(Ha! If only it were that easy…)
I hope I didn’t offend you with the title to this article. If you’ve been reading for any length of time at all you know by now that I believe “quick and easy” to be the absolute antithesis of “mastery”.
And yet, everyone wants “quick and easy” (yes, even yours truly!).
Self-discipline and patience aren’t necessarily my strong suit. On the contrary, I tend to be a “go-getter” and become very excited about whatever goal I am trying to achieve. And like most people, of course I too want to see results now, not weeks or months or (gasp) years from now.
But I’ve learned the hard way (and continue to learn…) that rushing the process is not the path to mastery and instead often leads to misunderstandings, mistakes, disappointment, and frustration (clearly not what you are going for when you are trying to achieve your goals!).
Don’t get me wrong, goals are certainly important—they create much needed intention for your life and help direct you to the proper destination. But by their very definition, goals exist only in the future.
The path of mastery, on the other hand, exists in the present. It is daily practice that you can see, hear, smell, and feel. Mastery is the essence of now…it is enjoying the plateau (for all growth and learning comes in spurts and inevitable plateaus) and being present in the moment, no matter how “mundane” that moment may seem.
In today’s world of instant gratification and quick, effortless success, there is a full-blown conspiracy raging against mastery. We are continually bombarded with promises of “quick and easy” ways to achieve just about anything. “Five minute abs!” “30 Minute Meals!” “Your $10,000 today could be worth $200,000 in just 6 months!”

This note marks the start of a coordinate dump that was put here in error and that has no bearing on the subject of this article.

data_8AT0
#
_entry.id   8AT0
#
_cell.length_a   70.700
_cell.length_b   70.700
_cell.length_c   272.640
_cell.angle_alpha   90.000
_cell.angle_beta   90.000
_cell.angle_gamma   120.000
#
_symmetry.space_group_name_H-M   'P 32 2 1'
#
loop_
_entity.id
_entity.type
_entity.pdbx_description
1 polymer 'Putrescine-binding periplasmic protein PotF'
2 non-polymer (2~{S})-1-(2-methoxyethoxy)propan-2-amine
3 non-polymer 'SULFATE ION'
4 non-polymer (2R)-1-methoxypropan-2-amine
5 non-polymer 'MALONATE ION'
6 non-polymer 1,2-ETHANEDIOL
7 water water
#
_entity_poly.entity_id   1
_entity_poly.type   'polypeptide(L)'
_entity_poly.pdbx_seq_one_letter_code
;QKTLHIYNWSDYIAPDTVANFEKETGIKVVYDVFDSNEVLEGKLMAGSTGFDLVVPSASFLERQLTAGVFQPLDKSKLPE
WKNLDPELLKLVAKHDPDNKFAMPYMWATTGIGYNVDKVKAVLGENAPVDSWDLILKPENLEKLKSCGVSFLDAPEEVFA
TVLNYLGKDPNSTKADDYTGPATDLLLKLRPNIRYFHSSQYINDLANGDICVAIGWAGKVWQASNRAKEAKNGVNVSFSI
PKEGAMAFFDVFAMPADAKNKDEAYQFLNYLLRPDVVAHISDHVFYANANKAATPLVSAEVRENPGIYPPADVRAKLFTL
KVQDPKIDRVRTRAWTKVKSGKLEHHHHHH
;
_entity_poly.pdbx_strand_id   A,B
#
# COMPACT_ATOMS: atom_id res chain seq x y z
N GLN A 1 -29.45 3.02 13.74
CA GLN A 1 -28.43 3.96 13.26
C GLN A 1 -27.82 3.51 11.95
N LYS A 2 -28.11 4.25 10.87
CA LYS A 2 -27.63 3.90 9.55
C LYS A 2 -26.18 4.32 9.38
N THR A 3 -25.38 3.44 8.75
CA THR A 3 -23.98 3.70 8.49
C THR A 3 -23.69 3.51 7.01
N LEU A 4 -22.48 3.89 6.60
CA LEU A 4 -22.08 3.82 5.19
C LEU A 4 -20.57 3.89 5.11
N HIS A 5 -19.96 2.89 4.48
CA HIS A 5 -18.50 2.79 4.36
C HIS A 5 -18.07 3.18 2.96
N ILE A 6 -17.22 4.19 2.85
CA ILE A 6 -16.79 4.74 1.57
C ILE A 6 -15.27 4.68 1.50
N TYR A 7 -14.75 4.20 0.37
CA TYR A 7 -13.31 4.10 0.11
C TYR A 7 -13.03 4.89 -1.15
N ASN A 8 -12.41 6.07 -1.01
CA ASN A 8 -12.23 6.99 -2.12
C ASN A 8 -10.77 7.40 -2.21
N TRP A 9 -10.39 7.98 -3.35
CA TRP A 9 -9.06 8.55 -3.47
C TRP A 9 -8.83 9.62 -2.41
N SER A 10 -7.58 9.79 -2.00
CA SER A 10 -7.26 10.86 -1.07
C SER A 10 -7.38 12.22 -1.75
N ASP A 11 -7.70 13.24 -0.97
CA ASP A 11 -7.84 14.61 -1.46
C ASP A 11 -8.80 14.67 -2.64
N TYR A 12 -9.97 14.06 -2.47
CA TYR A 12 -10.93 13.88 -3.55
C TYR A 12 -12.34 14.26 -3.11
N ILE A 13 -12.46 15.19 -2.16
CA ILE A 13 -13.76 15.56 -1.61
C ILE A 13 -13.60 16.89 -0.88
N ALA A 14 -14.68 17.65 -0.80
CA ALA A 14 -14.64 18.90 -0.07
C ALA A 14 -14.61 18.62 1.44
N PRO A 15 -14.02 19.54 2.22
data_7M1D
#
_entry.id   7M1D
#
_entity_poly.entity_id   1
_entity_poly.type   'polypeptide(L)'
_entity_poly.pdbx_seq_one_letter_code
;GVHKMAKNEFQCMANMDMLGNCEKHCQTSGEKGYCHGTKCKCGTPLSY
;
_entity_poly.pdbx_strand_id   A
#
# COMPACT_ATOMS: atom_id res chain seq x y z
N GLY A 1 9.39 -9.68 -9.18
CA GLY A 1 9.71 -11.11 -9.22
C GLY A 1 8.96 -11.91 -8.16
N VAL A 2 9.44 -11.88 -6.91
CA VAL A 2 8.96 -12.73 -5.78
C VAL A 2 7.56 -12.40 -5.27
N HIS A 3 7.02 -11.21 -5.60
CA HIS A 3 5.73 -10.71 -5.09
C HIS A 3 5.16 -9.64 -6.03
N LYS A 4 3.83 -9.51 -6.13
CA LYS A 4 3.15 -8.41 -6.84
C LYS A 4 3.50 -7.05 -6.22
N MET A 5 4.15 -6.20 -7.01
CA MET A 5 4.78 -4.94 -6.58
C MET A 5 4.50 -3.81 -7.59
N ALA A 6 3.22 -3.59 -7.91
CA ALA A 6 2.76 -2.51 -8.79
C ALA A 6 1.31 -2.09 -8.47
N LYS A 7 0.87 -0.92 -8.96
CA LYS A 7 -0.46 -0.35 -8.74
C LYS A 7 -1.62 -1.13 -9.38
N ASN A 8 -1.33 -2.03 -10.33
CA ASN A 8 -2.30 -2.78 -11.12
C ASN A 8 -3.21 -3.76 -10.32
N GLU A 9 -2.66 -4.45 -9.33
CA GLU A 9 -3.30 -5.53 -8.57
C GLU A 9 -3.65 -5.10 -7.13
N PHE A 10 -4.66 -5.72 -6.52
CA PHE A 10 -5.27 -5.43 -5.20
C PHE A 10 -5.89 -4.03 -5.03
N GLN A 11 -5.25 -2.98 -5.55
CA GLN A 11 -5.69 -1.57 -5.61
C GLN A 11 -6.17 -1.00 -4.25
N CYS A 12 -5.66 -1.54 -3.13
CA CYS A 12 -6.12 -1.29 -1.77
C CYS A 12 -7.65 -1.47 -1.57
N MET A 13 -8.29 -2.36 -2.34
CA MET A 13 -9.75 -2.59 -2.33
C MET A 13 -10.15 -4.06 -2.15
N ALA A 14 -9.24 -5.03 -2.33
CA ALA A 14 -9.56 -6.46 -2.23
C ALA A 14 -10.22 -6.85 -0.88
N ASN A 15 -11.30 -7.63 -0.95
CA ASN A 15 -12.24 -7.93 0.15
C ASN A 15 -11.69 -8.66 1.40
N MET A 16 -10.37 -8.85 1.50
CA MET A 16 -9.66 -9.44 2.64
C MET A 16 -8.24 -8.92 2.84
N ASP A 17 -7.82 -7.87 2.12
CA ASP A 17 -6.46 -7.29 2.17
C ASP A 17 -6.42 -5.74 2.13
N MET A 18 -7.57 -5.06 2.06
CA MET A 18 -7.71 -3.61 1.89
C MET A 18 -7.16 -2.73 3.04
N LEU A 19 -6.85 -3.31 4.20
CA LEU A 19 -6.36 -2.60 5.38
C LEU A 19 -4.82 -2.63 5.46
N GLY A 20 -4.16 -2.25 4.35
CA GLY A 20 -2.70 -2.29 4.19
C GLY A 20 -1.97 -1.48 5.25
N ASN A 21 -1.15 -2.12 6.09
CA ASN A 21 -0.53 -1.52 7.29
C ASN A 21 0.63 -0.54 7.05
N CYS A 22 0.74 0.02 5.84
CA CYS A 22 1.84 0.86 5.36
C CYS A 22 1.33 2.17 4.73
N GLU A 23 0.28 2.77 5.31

But there is nothing “quick and easy” about mastery. Warren Buffet did not become a billionaire overnight. Oprah did not become a mega-superstar and billionaire business owner overnight. Bruce Lee did not become a kung fu master and Hollywood legend overnight.
And likewise, neither you (nor I, sadly :)) will become a master investor overnight.
So what exactly is mastery, and how do you achieve it, particularly as an investor?
Merriam-Webster has the following definition:
mas·tery noun \ˈmas-t(ə-)rē\
- the authority of a master
- the upper hand in a contest or competition
- a possession or display of great skill or technique
- skill or knowledge that makes one master of a subject
This is certainly adequate, but I believe the best definition is that mastery isn’t a goal or a possession or a destination at all, but rather, it is a process or journey.
It is something you practice on a regular basis as an integral part of your life—not solely to gain something else, but for its own sake.
Becoming a master is about patiently enjoying and experiencing the journey, the path, the “Way”, the “Tao”.
So how do we “master” any new subject, particularly investing?
Luckily, George Leonard, aikido black belt and author of the definitive book on mastery (Mastery: The Keys to Success and Long-Term Fulfillment, which I just re-read this weekend and highly recommend) has the answer for us!
(And guess what—it’s 5 “simple” steps!)
One of the main differences between a “master” and a “hack” is first-rate instruction. If you are truly serious about becoming a master investor, I highly recommend you seek out a knowledgeable and successful “sifu” from whom to learn. Nothing beats hands-on instruction from a knowledgeable, experienced teacher who can expertly guide you along your path toward mastery.
(And make sure they are a good teacher, not just good at their area of mastery.)
When most people think about practice they think in terms of the verb, “to practice”. As Leonard instructs, however (and I agree…), for someone on the master’s journey it is better understood as a noun—not as something you do, but rather as something you have, something you are.